Vermont Lawmakers Nearly Certify Erroneous Vote Totals | Off Message

Vermont Lawmakers Nearly Certify Erroneous Vote Totals

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Secretary of State Jim Condos (right) confers over election numbers with Senate Secretary John Bloomer, Deputy Secretary of State Chris Winters and Sen. Jeanette White on Thursday. - TERRI HALLENBECK
  • TERRI HALLENBECK
  • Secretary of State Jim Condos (right) confers over election numbers with Senate Secretary John Bloomer, Deputy Secretary of State Chris Winters and Sen. Jeanette White on Thursday.
When Sen. Jeanette White (D-Windham) read off the Vermont election vote totals during a joint session of the House and Senate on Thursday morning, something didn’t sound right.

Liberty Union candidate Boots Wardinski surely didn’t get 69,000 votes, thought Rep. Kurt Wright (R-Burlington) as he heard the number.

Indeed, Wardinski tallied just 7,038 votes — but legislators had come within a whisker of certifying the wrong numbers.

“It’s actually pretty serious,” Wright said as the legislature’s canvassing committee reconvened to figure out what went wrong.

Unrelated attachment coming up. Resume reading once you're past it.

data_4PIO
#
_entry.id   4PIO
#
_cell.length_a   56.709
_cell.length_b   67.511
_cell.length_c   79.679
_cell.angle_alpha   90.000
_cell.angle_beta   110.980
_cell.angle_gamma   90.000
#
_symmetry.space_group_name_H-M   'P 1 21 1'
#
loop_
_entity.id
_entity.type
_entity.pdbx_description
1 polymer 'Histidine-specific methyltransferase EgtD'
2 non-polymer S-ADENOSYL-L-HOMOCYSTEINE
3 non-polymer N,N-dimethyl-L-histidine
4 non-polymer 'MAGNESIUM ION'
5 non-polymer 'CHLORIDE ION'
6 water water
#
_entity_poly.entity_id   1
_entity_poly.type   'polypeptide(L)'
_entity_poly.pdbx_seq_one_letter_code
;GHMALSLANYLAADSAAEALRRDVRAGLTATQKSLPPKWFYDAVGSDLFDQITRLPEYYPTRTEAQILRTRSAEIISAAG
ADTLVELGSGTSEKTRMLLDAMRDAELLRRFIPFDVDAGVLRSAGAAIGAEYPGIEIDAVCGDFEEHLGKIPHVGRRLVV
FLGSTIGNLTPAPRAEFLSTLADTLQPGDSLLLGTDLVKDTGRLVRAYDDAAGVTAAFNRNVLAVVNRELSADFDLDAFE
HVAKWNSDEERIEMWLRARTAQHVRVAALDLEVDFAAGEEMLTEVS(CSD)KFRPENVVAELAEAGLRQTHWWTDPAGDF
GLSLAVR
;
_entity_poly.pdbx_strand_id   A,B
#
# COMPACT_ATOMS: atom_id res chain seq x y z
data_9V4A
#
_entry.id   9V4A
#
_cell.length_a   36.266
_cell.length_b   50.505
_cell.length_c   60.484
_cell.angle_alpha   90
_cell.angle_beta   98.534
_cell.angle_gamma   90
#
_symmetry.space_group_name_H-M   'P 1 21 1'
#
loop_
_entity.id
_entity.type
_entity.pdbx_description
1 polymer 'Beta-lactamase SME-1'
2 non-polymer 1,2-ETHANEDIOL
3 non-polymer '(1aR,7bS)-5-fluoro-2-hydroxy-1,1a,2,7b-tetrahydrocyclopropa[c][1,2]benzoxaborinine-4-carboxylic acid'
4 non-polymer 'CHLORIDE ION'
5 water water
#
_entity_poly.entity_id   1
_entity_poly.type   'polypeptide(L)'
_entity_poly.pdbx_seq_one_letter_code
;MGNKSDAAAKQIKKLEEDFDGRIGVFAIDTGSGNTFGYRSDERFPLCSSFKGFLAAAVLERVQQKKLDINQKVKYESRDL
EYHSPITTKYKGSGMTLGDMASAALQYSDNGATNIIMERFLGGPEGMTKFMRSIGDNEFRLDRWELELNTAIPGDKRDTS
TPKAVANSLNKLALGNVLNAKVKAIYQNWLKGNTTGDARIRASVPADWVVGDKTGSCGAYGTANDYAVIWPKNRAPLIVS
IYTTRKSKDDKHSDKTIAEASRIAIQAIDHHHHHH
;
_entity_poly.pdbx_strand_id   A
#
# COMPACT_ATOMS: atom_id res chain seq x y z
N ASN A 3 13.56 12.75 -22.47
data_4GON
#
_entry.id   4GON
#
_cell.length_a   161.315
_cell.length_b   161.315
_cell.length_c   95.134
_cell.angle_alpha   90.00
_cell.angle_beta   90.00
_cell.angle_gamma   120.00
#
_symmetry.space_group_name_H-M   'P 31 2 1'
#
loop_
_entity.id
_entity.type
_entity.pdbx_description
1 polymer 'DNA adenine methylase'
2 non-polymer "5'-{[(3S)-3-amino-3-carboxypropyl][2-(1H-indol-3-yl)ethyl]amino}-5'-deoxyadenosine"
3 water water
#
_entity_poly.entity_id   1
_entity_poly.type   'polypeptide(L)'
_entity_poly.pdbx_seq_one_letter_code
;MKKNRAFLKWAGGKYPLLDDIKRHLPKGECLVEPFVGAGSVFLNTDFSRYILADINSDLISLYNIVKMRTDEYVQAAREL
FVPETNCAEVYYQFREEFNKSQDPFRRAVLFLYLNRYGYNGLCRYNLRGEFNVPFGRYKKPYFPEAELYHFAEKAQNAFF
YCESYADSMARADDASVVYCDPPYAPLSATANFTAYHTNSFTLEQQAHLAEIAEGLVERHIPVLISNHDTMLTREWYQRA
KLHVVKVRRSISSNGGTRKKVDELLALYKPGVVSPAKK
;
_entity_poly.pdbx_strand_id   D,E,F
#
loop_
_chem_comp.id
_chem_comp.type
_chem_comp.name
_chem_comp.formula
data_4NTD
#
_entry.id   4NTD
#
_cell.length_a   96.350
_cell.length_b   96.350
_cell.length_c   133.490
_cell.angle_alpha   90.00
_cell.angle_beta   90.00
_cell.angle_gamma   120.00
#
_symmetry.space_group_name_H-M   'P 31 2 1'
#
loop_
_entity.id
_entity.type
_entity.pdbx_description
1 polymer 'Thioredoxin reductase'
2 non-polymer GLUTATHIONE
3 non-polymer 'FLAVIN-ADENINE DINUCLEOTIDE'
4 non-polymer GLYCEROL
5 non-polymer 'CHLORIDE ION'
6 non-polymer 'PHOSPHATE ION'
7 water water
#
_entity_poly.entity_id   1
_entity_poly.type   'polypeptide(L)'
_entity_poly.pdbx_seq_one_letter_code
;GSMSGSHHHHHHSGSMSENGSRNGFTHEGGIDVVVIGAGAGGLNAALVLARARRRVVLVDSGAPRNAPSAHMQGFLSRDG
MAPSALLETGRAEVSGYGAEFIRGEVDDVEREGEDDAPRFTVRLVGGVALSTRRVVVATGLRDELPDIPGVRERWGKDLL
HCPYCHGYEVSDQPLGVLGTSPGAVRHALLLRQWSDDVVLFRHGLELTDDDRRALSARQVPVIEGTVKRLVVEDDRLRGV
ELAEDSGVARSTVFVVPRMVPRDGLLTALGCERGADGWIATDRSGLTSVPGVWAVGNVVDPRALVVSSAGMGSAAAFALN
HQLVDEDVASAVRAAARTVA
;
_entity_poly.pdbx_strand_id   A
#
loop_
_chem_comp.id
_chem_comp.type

What went wrong was that the Secretary of State’s Office inadvertently sent over incorrect numbers, Secretary of State Jim Condos conceded.

“I’m embarrassed about this,” Condos told the canvassing committee.

Such an error would have kept lieutenant governor-elect David Zuckerman under 50 percent of the vote, which would have sent the election to the legislature for another vote.

Deputy Secretary of State Chris Winters said certifying the incorrect numbers could have opened the state to a legal challenge about the election.

As the canvassing committee awaited corrected numbers, jokes flew. “Maybe we can blame the Russians,” Winters quipped.

“There have been some chuckles on this,” White told the canvassing committee. “But Kurt is absolutely right. This is really, really serious.”

While the Secretary of State’s Office provided the wrong numbers, the canvassing committee on Wednesday went along with them. It was only when the numbers were read aloud on the House floor Thursday that the error was noticed.

The joint House and Senate finished certifying the correct numbers just in time for the Senate to swear in Zuckerman. He really did win more than 50 percent of the vote, they determined, allowing him to officially take office.


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